Tuesday, March 06, 2012

What We’re Reading: Cinder

What if Cinderella was a cyborg? A girl that was part human and part machine (with, of course, a mechanical foot!)? And what if her story was not in a “once upon a time” European setting (typically France), but rather a brutal, war-ravaged, plague-infested Earth on the brink of war with an estranged Lunar colony? These are the questions Marissa Meyer tackles in Cinder: Book One in the Lunar Chronicles.

Linh Cinder spends her days working as a mechanic in her stall at the market. She repairs malfunctioning and broken machines of all types and sizes to provide money for her family (her stepmother and two stepsisters), and her skills have garnered her the reputation of being the best mechanic in New Beijing. When Prince Kai shows up at her stall to have his android repaired, seeking her out specifically for the task, she can’t wait to tell her younger stepsister Peony about his visit. But she is also terrified that Kai will realize that she is a cyborg.

Part human and part machine, Cinder has a mechanical hand, leg & foot, eyes, and a hatch in the back of her head to access her programming. While this gives her instant access to the information/news network, she has no memory of her life prior to the operation that both saved her life and doomed her to exist as a second-class citizen in New Beijing. While she tries desperately to appear to be a “normal” young girl, she is continually reminded by her cruel stepmother (and one of her stepsisters) that she is little more than a bothersome piece of property. When her stepmother finally submits Cinder to the “cyborg draft” (medical testing to find a cure for the plague threatening New Beijing) for a financial reward, she sets in motion a series of events that will transform not only Cinder and her family, but the Earth and its threatening Lunar colony.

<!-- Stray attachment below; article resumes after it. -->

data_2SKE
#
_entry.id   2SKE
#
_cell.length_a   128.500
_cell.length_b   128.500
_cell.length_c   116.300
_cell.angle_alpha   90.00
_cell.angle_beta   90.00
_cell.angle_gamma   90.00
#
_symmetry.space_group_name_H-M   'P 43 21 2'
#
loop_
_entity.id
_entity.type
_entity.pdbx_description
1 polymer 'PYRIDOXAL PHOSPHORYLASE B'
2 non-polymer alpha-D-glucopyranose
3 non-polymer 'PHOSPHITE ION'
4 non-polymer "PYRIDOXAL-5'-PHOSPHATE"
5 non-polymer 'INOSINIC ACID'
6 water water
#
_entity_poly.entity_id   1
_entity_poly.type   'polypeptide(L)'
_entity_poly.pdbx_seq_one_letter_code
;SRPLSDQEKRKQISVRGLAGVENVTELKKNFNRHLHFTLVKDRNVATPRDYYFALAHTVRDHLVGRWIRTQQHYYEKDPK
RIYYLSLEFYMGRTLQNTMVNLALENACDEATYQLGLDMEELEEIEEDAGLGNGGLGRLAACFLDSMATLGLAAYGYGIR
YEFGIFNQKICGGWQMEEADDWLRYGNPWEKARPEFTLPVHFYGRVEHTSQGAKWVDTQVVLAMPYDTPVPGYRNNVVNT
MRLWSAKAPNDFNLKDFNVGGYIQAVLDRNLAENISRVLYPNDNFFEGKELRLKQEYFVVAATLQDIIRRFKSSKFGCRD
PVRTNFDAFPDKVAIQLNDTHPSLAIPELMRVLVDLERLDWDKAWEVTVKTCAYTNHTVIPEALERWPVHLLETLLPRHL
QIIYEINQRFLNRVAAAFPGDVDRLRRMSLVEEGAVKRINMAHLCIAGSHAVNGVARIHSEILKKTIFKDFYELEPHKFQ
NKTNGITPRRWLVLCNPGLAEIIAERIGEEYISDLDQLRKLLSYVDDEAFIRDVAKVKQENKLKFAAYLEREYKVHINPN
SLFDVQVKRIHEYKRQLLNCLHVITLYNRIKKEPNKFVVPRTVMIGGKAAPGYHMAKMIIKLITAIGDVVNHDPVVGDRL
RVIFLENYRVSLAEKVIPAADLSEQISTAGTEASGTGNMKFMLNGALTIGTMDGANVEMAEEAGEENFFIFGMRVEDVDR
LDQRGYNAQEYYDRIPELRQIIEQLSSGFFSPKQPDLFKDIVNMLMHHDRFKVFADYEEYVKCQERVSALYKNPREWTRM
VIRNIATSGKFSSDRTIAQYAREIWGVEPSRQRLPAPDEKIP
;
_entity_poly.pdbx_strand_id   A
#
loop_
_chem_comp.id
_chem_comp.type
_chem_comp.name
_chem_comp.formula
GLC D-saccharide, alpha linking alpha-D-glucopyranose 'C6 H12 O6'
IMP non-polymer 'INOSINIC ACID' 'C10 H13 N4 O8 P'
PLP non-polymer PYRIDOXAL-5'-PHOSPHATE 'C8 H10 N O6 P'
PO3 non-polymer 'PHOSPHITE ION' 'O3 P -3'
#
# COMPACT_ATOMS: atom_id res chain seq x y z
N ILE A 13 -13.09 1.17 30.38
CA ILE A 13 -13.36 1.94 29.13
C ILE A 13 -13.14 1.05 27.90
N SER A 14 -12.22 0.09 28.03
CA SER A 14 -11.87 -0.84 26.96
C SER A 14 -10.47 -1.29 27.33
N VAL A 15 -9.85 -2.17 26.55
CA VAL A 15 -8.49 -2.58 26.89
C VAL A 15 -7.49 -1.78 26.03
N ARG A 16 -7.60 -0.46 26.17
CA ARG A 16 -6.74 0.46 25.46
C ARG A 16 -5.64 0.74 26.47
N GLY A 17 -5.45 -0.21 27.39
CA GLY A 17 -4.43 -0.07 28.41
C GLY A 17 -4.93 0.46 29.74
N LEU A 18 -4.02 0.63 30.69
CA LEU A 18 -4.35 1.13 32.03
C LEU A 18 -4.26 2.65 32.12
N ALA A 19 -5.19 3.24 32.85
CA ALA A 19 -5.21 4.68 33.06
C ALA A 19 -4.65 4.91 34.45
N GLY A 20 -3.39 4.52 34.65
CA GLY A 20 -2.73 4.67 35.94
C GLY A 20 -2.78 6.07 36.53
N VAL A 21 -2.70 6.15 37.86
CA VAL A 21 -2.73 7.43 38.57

In many ways, this retelling of the Cinderella story has all of the elements one would normally expect: the good-hearted but woefully mistreated title character, the evil stepmother and stepsisters (well, one of the stepsisters is evil), the handsome prince, and a ball. But Meyer has taken these familiar characters and put them into a well drawn/developed world of New Beijing, with the Lunar colony and its Dictator (Queen Selene) threatening to plunge the Earth into another savage war. This new setting provides not only some of the expected challenges, but also some interesting new ones. Meyer also inserts some elements from Russian history with the mystery of Grand Duchess Anastasia Nikolaevna.

According to Marissa Meyer, there will be four books in the Lunar Colonies series and, while Cinder will continue to have a presence in the series, each book will focus on a different fairy tale character. The second book, Scarlet, will be based on Little Red Riding Hood. The protagonist of he third book, Cress, is Rapunzel. And the fourth book, Winter, will feature Snow White. Alert readers will recognize references to the sequels (the Snow White and Rapunzel stories and possibly the wolf of Red Riding Hood) in Cinder.

Author Marissa Meyer has provided some background information on the writing of Cinder on John Scalzi’s blog, Whatever. Her entry can be read
here.

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